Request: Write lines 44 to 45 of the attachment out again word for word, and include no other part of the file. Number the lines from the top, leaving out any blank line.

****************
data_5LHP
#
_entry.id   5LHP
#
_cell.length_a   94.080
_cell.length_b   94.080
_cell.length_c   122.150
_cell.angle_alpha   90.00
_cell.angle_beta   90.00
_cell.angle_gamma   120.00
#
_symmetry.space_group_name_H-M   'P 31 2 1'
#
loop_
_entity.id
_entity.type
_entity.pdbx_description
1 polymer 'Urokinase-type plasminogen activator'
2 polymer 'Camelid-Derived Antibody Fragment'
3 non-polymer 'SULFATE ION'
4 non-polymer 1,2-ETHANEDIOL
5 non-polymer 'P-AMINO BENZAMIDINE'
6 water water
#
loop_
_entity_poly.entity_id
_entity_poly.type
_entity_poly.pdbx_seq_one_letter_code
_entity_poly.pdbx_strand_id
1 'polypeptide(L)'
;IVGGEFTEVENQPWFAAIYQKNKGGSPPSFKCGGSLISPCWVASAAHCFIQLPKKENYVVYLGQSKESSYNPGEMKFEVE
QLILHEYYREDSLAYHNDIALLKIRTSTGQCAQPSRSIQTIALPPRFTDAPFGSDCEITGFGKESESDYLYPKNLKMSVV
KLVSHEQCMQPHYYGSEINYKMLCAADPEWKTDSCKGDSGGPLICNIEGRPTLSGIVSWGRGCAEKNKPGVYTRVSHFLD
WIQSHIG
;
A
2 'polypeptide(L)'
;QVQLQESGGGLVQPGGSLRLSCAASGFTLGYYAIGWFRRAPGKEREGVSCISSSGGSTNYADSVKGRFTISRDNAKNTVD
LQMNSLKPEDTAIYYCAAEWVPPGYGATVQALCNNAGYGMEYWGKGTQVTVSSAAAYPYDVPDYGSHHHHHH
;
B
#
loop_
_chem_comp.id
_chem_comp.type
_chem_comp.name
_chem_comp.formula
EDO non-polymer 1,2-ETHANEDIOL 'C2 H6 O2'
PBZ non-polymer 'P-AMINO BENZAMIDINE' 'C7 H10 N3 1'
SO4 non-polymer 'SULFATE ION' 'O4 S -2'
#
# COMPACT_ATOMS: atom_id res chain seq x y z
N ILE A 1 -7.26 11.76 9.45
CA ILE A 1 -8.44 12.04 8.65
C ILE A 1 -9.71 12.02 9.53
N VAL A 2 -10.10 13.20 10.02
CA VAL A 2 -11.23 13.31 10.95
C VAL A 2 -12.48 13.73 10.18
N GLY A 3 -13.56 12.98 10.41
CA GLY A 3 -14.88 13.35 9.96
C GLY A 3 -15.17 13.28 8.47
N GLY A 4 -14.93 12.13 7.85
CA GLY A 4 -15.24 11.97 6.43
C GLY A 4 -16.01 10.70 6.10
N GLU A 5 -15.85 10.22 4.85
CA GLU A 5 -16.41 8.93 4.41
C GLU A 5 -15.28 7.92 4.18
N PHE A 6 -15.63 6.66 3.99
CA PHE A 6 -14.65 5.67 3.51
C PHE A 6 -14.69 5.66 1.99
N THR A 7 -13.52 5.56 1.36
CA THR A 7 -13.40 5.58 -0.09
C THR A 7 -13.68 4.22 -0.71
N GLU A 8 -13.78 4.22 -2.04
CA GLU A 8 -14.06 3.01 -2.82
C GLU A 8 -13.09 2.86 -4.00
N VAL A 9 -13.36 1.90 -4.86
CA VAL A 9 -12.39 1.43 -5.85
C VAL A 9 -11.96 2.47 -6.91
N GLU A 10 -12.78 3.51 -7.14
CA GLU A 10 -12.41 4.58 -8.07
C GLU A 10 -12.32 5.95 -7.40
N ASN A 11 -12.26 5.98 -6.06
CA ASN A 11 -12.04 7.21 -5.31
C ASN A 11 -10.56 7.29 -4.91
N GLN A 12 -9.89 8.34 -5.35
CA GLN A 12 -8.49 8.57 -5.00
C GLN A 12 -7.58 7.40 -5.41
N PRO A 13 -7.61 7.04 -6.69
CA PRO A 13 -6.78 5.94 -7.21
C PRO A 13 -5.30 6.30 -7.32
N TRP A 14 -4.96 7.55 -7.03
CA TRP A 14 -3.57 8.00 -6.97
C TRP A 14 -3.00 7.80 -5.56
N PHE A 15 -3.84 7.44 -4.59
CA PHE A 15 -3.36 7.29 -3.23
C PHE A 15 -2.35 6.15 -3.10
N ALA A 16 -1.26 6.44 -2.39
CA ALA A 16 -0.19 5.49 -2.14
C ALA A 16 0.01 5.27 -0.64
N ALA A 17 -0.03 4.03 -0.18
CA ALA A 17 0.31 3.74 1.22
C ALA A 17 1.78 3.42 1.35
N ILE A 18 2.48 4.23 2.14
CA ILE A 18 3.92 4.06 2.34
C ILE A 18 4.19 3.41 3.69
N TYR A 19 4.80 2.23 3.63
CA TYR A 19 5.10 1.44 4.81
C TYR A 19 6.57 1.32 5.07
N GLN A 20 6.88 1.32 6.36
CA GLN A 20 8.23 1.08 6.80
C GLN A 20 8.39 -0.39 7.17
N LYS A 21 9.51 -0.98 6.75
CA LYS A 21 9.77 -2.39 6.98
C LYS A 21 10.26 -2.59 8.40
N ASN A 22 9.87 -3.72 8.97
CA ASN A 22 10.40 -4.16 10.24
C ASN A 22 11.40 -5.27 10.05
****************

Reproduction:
_chem_comp.id
_chem_comp.type